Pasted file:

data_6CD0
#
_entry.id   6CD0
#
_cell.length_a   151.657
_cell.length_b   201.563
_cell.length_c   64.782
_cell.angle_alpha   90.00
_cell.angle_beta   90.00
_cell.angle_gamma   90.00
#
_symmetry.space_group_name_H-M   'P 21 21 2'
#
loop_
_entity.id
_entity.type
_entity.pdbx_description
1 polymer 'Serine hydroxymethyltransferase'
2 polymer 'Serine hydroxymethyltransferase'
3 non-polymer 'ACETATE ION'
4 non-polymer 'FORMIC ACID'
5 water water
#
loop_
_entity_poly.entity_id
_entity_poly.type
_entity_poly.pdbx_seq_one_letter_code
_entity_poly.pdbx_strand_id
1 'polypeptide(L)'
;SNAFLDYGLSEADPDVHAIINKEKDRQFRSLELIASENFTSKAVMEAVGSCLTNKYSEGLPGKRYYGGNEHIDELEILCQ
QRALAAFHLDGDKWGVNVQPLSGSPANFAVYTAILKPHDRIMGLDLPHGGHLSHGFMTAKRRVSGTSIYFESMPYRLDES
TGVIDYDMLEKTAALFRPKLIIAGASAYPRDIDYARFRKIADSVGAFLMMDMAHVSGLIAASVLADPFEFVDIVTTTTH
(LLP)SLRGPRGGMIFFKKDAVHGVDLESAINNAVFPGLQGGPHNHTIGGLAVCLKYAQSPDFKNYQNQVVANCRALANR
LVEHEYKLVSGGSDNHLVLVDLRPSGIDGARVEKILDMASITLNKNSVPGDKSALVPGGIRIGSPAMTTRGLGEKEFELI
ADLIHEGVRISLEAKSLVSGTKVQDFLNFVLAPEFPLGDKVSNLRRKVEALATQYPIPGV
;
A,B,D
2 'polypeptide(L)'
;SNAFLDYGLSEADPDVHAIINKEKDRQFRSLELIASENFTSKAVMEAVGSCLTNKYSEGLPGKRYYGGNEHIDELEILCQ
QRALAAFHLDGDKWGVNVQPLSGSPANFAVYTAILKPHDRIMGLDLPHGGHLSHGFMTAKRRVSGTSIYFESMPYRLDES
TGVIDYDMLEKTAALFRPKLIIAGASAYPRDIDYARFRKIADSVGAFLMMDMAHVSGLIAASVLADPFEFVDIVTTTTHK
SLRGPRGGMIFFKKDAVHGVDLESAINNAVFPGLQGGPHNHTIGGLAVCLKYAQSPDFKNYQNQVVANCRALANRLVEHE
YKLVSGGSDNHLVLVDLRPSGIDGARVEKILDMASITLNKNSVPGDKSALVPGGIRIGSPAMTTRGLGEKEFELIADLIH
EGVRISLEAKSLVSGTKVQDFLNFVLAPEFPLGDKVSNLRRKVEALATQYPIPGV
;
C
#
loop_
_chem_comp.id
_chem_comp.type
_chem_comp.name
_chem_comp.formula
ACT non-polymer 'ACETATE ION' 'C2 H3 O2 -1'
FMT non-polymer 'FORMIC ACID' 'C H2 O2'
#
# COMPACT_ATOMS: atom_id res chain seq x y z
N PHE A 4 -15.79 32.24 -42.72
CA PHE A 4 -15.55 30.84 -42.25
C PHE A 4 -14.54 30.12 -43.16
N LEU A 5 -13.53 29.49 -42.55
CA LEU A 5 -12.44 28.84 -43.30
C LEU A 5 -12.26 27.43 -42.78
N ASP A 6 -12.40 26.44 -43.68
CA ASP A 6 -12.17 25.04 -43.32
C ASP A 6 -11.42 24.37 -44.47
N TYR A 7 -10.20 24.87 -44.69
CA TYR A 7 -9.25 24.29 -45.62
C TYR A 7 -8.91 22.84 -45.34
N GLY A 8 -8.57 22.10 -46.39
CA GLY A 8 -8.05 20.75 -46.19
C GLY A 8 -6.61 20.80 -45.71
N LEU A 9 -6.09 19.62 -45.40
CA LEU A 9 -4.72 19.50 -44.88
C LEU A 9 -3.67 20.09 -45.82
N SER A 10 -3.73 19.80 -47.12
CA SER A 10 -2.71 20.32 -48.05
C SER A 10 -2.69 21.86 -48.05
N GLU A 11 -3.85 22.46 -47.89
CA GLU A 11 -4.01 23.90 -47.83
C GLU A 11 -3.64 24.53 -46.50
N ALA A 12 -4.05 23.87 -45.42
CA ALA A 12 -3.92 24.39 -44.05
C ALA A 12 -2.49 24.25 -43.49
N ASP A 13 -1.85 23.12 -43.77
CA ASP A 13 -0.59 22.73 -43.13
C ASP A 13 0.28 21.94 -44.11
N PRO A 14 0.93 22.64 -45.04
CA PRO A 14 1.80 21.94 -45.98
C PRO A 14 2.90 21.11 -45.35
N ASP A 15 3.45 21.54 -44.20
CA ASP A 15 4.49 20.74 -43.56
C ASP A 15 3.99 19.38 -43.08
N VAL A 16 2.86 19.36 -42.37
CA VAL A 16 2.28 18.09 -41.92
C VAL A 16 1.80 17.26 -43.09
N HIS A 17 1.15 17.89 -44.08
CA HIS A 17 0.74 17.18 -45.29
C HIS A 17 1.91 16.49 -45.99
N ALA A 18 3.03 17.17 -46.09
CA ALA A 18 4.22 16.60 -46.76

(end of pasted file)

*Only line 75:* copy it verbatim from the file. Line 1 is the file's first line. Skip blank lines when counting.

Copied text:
N SER A 10 -3.73 19.80 -47.12